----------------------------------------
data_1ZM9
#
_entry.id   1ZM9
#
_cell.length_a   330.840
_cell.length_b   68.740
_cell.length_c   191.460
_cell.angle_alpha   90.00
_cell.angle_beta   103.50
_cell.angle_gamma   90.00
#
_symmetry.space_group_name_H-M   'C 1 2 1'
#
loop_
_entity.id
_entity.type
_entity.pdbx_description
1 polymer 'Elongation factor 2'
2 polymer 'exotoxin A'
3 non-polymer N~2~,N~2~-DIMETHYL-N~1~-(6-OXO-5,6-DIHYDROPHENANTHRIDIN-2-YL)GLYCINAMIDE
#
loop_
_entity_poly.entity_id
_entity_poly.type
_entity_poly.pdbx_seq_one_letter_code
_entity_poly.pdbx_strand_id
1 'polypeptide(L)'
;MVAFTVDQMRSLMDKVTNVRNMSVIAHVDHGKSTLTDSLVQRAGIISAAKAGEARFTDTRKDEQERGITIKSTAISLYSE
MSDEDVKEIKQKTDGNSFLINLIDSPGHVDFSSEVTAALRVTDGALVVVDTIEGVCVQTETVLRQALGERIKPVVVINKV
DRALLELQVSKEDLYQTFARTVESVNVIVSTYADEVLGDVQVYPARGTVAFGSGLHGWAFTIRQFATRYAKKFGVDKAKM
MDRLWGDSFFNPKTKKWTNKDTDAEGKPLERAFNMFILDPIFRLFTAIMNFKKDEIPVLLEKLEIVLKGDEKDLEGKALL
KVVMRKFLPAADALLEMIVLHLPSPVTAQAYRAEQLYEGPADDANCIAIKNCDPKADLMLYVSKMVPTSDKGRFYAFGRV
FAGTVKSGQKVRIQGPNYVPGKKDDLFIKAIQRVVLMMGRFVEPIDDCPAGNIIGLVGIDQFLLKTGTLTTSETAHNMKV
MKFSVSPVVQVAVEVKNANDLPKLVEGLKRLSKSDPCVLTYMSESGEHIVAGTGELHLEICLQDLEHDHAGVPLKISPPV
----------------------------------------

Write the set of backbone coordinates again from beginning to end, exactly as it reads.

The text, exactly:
data_1ZM9
#
_entry.id   1ZM9
#
_cell.length_a   330.840
_cell.length_b   68.740
_cell.length_c   191.460
_cell.angle_alpha   90.00
_cell.angle_beta   103.50
_cell.angle_gamma   90.00
#
_symmetry.space_group_name_H-M   'C 1 2 1'
#
loop_
_entity.id
_entity.type
_entity.pdbx_description
1 polymer 'Elongation factor 2'
2 polymer 'exotoxin A'
3 non-polymer N~2~,N~2~-DIMETHYL-N~1~-(6-OXO-5,6-DIHYDROPHENANTHRIDIN-2-YL)GLYCINAMIDE
#
loop_
_entity_poly.entity_id
_entity_poly.type
_entity_poly.pdbx_seq_one_letter_code
_entity_poly.pdbx_strand_id
1 'polypeptide(L)'
;MVAFTVDQMRSLMDKVTNVRNMSVIAHVDHGKSTLTDSLVQRAGIISAAKAGEARFTDTRKDEQERGITIKSTAISLYSE
MSDEDVKEIKQKTDGNSFLINLIDSPGHVDFSSEVTAALRVTDGALVVVDTIEGVCVQTETVLRQALGERIKPVVVINKV
DRALLELQVSKEDLYQTFARTVESVNVIVSTYADEVLGDVQVYPARGTVAFGSGLHGWAFTIRQFATRYAKKFGVDKAKM
MDRLWGDSFFNPKTKKWTNKDTDAEGKPLERAFNMFILDPIFRLFTAIMNFKKDEIPVLLEKLEIVLKGDEKDLEGKALL
KVVMRKFLPAADALLEMIVLHLPSPVTAQAYRAEQLYEGPADDANCIAIKNCDPKADLMLYVSKMVPTSDKGRFYAFGRV
FAGTVKSGQKVRIQGPNYVPGKKDDLFIKAIQRVVLMMGRFVEPIDDCPAGNIIGLVGIDQFLLKTGTLTTSETAHNMKV
MKFSVSPVVQVAVEVKNANDLPKLVEGLKRLSKSDPCVLTYMSESGEHIVAGTGELHLEICLQDLEHDHAGVPLKISPPV